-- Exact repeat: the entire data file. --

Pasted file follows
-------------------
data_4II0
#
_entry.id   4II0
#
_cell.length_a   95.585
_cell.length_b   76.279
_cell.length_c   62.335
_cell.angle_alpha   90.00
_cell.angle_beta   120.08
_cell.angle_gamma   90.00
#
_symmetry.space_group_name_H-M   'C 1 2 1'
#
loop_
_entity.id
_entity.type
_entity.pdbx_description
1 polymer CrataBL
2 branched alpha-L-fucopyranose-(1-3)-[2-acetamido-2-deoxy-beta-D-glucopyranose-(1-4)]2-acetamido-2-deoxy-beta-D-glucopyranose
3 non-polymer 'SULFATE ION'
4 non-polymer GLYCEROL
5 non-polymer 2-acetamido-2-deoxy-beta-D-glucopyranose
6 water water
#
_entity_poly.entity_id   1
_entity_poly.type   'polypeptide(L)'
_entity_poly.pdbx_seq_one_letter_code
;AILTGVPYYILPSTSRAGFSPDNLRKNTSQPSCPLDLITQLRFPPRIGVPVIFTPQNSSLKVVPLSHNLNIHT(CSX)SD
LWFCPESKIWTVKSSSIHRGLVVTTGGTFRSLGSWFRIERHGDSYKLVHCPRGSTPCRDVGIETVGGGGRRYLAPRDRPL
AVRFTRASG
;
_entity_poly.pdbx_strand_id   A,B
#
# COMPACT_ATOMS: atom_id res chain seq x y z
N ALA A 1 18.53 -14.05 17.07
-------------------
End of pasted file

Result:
data_4II0
#
_entry.id   4II0
#
_cell.length_a   95.585
_cell.length_b   76.279
_cell.length_c   62.335
_cell.angle_alpha   90.00
_cell.angle_beta   120.08
_cell.angle_gamma   90.00
#
_symmetry.space_group_name_H-M   'C 1 2 1'
#
loop_
_entity.id
_entity.type
_entity.pdbx_description
1 polymer CrataBL
2 branched alpha-L-fucopyranose-(1-3)-[2-acetamido-2-deoxy-beta-D-glucopyranose-(1-4)]2-acetamido-2-deoxy-beta-D-glucopyranose
3 non-polymer 'SULFATE ION'
4 non-polymer GLYCEROL
5 non-polymer 2-acetamido-2-deoxy-beta-D-glucopyranose
6 water water
#
_entity_poly.entity_id   1
_entity_poly.type   'polypeptide(L)'
_entity_poly.pdbx_seq_one_letter_code
;AILTGVPYYILPSTSRAGFSPDNLRKNTSQPSCPLDLITQLRFPPRIGVPVIFTPQNSSLKVVPLSHNLNIHT(CSX)SD
LWFCPESKIWTVKSSSIHRGLVVTTGGTFRSLGSWFRIERHGDSYKLVHCPRGSTPCRDVGIETVGGGGRRYLAPRDRPL
AVRFTRASG
;
_entity_poly.pdbx_strand_id   A,B
#
# COMPACT_ATOMS: atom_id res chain seq x y z
N ALA A 1 18.53 -14.05 17.07